THE BIG DEBATE BURSTS BACK - WITH REDI TLHABI

Saturday, October 24, 2015

'We gotta get out! We gotta get out!' How eNCA's panicked Iman Rapetti and SABC News' Chriselda Lewis reacted on live TV when #FeesMustFall turned violent.




"We gotta get out! We gotta get out!" said Iman Rappetti, eNCA (DStv 403) anchor and reporter, with the panic very clearly audible in her voice as loud thuds became audible against the side of the vehicle.

Elsewhere on the burning lawns of the Union Buildings, the SABC News' (DStv 404) star reporter Chriselda Lewis fought her own battle trying to rescue an interrupted live interview on the air as a scuffle with angry protesters was shown on live South African television as well.


It was just two of the incidents that were shown live on South African television news on Friday as panicked and stressed TV news reporters and TV news crews tried to cover the #FeesMustFall student protest and march at the Union Buildings on Friday.

Besides TV news, several radio reporters and newspaper journalists also reported that they were threatened with physical violence and at least one SABC cameraman and one BBC cameraman got injured following students throwing rocks and other objects.

Earlier in the day, Patrick Conroy, eNCA managing director, reminded all eNCA staff that safety covering stories and events come first and that they should leave any place immediately when they no longer feel safe where they are.

A heavy-handed police presence - firing tear gas, stun grenades, chasing students and firing a water cannon - at the Union Building only served to escalate tensions and violence on Friday.

It was made worse by the South African president Jacob Zuma's failure to address students protesting over student fees, directly, after government officials over a loudspeaker earlier in the day told them that he would.

The South African National Editors' Forum (Sanef) says it is concerned by intimidation and harassment reports of the media by the police and protesters.

"We're shocked by the fact that journalists were targeted by the police and some of the protesters," says Sanef director Mathatha Tsedu.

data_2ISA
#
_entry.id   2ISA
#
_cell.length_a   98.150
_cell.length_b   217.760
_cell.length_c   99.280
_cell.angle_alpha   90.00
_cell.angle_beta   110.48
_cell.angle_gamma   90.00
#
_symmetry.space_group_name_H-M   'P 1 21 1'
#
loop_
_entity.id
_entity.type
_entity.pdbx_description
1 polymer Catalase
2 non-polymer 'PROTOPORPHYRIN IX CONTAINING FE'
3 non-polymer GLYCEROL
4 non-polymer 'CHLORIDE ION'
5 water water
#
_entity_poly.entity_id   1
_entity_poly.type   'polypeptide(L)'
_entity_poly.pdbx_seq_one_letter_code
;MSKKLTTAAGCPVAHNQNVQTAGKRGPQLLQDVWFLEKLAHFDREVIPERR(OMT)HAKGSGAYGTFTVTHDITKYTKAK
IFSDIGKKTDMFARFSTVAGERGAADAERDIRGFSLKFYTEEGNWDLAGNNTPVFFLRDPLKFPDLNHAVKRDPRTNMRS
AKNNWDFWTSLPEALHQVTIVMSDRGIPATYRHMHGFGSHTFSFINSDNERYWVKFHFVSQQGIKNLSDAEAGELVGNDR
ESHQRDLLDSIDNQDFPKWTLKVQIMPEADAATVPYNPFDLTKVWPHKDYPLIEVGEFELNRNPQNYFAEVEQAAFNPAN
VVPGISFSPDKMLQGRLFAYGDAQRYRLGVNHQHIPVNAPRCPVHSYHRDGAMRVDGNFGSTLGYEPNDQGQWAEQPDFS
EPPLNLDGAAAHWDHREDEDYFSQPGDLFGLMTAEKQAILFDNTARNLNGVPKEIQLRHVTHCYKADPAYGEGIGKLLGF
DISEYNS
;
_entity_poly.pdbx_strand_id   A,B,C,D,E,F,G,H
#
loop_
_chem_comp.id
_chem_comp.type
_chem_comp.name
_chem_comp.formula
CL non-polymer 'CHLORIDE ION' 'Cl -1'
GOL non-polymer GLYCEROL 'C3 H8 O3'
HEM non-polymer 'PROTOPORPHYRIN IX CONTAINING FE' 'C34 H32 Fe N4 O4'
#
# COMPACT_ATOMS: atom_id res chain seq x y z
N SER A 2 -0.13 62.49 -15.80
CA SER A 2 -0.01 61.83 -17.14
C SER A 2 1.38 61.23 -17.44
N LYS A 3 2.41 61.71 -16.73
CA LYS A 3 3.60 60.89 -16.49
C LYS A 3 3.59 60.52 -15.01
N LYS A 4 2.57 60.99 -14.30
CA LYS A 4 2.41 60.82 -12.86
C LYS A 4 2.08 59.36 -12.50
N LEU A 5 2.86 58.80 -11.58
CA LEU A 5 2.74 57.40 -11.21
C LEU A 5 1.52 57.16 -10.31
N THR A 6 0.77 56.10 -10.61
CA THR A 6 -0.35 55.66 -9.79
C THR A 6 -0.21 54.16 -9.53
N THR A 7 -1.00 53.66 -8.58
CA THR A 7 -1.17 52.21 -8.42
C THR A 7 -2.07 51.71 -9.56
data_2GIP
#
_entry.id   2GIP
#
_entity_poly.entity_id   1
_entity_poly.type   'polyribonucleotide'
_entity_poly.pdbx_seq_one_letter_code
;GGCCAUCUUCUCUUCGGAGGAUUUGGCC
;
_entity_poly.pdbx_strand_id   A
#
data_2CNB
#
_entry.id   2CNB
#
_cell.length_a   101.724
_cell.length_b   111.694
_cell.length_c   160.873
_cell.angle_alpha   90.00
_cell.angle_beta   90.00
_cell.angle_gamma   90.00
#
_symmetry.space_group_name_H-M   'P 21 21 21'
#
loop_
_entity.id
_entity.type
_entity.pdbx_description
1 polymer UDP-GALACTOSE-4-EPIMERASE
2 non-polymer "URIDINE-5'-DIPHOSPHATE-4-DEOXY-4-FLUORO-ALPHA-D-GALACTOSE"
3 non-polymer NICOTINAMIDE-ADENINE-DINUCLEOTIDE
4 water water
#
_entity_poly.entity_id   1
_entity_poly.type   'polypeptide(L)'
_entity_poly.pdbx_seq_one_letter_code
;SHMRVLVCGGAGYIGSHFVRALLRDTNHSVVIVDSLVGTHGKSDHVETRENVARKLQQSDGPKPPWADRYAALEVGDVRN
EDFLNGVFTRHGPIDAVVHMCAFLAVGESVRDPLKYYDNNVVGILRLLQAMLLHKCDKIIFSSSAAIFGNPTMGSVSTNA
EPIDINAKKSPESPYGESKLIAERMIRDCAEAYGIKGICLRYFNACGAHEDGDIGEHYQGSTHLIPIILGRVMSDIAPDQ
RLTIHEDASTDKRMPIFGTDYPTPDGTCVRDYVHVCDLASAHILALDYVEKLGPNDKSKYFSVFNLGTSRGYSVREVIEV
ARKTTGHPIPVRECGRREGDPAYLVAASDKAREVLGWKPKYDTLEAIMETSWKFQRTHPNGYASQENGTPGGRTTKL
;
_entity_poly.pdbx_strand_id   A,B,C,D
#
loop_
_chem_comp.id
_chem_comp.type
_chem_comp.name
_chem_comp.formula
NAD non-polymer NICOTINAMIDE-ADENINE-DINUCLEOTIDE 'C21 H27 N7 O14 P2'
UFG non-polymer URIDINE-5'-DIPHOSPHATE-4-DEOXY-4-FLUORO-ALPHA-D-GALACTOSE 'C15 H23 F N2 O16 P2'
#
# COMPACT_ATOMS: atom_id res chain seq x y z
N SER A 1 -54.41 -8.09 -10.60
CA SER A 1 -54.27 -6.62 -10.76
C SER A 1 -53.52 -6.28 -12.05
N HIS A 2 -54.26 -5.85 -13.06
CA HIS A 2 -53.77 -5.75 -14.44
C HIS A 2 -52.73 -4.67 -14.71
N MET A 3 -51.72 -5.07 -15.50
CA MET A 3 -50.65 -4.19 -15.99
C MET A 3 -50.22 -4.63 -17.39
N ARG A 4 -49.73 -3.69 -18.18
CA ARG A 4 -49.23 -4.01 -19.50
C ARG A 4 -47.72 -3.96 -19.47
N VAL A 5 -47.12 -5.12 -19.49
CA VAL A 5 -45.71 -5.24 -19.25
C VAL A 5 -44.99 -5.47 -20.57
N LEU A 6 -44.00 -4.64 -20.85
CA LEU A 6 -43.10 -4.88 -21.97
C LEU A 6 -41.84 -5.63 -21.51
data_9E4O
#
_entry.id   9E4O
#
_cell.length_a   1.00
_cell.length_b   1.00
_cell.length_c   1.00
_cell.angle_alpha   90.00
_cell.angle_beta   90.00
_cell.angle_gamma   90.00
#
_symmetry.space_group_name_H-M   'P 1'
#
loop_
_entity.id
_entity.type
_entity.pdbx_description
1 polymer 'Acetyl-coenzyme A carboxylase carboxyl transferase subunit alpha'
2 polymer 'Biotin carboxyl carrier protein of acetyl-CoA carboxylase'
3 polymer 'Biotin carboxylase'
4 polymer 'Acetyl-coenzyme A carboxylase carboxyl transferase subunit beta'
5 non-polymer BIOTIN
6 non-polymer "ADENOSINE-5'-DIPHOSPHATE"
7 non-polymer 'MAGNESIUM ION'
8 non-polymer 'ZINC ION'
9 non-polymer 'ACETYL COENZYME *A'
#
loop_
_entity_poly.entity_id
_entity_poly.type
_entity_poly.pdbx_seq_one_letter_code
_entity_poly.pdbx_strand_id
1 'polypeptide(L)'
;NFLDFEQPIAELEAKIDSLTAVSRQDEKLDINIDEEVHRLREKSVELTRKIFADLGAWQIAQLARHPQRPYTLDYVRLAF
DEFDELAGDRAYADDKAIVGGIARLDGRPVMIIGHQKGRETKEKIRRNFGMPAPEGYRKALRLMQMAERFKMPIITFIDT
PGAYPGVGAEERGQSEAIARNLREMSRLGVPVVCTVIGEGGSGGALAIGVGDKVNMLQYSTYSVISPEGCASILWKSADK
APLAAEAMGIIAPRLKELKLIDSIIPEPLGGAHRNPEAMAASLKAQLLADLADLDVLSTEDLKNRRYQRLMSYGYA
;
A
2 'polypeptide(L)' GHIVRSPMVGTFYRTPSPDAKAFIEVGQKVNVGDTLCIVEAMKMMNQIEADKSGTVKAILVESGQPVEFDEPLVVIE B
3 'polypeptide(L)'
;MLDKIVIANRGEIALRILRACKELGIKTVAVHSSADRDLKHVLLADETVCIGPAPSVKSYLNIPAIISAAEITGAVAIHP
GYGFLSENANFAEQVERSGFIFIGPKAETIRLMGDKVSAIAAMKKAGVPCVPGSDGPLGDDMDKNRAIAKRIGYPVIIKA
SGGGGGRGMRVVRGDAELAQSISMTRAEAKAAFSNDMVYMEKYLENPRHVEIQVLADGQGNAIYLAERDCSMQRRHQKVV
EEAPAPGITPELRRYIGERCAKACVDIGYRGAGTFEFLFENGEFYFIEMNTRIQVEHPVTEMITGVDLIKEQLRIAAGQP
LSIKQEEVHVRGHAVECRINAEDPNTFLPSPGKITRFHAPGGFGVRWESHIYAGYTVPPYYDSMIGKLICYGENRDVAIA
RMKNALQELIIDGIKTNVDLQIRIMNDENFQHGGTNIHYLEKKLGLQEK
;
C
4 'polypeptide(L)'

"We've called on the police to ensure that they stick to the agreement that we have with them."

"We note with concern that some journalists, including a reporter from the BBC and an eNCA cameraman, were injured after rocks were thrown at police and journalists at the Union Buildings."

"Equipment was damaged and there were also reports of theft. Sanef commends those students who intervened and forced their peers to return the equipment."

Although the day's student fees protest started out peaceful, it descended into chaos and violence.

It looked as if South African TV news crews were not adequately prepared for covering the story on Friday in terms of taking adequate security measures and back-up plans to safeguard their own well-being as well as protecting their equipment and live broadcasts.

It was foreseeable that the lawns of the Union Buildings could erupt and turn into a so-called "hot zone" given the violent events that played out earlier the week at parliament and at universities across South Africa.

Yet South African TV news crews, instead of just covering the story, also became the story.

The question can be asked whether TV news crews took enough precautions or did enough security analysis and pre-planning for the unpredictable event and if they could have made better choices given what they knew could happen (and which then did).

Spots they reported from came under attack from pelting rocks and stones, outside broadcast vans were damaged and warned that it could be set alight, reporters and cameramen were hit with rocks and flying objects, and equipment from satellite vans to cameras were broken, vandalised and couldn't be used anymore.

It not clear how TV news crews planned to make a quick exit and retreat with satellite vans from where they chose to park surrounded by thousands of students.

Was it possible to take some, or more if they did, of their own security protection personnel to help shield reporters and whisk them to safety if they came under attack or if violence broke out (which it did)?

Some different metrics and a different guidebook is used reporting from conflict zones and war zones - something not a lot of South African TV news reporters and anchors have experience in, or experienced.

The lawns of the Union Buildings on Friday afternoon turned into a conflict zone where a different set of news rules work better although the news values of trying to get the news out and reporting it remain unchanged. TV news should have anticipated that.

South African TV news did great work on Friday in extremely unpredictable and difficult circumstances.

Yet I cannot help but wonder if they couldn't have thought longer, have been wiser and more prudent, and have prepared a bit better before beforehand.